What the Heil?
Various images attempted to connect Donald Trump and Adolf Hitler through slogans promising to make their respective countries "great again."
As the Nazi Party rose to power, Hitler used the slogan "Make Germany Great Again." See Example(s)
A prominent theme during the Nazi Party's ascendancy was restoring Germany to its former greatness, and Adolf Hitler used the phrase "make Germany great again" upon occasion.
In March 2016, various online images attempted to draw a connection between Republican presidential candidate Donald Trump and Nazi leader Adolf Hitler by claiming that both politicians campaigned using similar slogans:
Hitler didn't technically ever employ "Make Germany great again" ("machen Deutschland wieder groß" in German) as a campaign slogan himself, as the only office he achieved before seizing dictatorial control of the German government was an appointed one, and the Nazi Party didn't need to do any "campaigning" after that, as one of Hitler's first actions was to outlaw all other political parties.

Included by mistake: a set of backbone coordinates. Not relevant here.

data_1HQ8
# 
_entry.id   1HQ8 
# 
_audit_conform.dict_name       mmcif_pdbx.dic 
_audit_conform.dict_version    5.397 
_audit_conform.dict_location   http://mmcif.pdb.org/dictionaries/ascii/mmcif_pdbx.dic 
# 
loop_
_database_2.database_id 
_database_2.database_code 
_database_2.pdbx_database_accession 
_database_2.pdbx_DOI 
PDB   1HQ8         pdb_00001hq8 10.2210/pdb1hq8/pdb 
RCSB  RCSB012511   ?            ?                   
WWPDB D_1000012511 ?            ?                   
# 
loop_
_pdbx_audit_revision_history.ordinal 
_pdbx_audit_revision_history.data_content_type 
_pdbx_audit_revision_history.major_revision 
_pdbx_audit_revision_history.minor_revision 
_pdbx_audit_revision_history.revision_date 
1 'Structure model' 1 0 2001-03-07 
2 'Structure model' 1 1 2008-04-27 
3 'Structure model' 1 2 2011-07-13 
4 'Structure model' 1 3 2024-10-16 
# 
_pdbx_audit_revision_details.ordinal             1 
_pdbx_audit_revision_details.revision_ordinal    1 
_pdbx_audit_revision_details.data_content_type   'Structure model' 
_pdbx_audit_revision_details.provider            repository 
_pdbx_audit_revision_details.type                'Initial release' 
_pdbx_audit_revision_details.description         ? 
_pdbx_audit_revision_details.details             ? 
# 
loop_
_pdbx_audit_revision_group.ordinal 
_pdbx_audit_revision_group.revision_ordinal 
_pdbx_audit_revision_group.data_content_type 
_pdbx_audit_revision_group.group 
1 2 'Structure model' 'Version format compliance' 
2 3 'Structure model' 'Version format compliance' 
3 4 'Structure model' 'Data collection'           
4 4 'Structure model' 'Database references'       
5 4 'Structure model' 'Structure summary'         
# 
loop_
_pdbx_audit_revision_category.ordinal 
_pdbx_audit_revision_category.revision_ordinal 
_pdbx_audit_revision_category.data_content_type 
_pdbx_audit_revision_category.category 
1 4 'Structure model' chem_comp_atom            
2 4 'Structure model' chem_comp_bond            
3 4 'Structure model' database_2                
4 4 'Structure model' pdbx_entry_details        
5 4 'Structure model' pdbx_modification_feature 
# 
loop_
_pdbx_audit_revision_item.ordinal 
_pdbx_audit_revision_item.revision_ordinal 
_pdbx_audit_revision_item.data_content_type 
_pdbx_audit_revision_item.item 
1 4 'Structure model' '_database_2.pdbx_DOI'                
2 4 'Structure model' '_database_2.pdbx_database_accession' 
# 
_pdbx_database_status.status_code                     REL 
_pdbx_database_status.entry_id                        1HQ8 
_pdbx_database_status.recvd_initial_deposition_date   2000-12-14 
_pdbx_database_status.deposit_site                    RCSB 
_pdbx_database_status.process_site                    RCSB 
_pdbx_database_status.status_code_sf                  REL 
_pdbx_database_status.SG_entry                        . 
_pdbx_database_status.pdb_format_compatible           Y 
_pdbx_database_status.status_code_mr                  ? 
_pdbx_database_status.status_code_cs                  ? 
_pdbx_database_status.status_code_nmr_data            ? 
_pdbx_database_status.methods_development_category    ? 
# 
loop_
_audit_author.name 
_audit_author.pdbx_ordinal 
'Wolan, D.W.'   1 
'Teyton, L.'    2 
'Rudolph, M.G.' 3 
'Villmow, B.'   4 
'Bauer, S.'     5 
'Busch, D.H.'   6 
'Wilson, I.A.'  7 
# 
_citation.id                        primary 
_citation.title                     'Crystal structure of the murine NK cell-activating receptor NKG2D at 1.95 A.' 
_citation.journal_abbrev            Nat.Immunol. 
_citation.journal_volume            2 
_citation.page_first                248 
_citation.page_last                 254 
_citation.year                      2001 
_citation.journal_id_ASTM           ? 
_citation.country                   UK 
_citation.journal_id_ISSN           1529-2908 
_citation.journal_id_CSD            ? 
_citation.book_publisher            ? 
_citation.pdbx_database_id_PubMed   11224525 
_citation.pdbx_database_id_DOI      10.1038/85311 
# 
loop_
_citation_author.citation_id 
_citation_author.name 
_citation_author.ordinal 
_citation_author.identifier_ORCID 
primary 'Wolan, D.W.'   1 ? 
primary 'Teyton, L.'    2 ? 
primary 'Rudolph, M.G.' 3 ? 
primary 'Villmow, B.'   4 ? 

However, even if he didn't use the phrase as a recurrent slogan, Hitler did at least occasionally reference it. For example, according to an English translation of a speech Hitler delivered in February 1940 (seven years after being appointed Chancellor of Germany), he cited it as one of the imperatives of his political movement:
Making Germany great again was also a dominant theme in Nazi propaganda, even if it wasn't expressed in exactly those words. The mood in 1930s Germany was dark: the country had been hit especially hard by a global economic recession and was still stinging from the humiliating terms imposed upon them by the Treaty of Versailles that ended World War I. Hitler's main message was one of redemption for the country — in his book Access to History: Democracy and Nazism: Germany 1918-45, Geoff Layton identified three dominant themes in Nazi propaganda: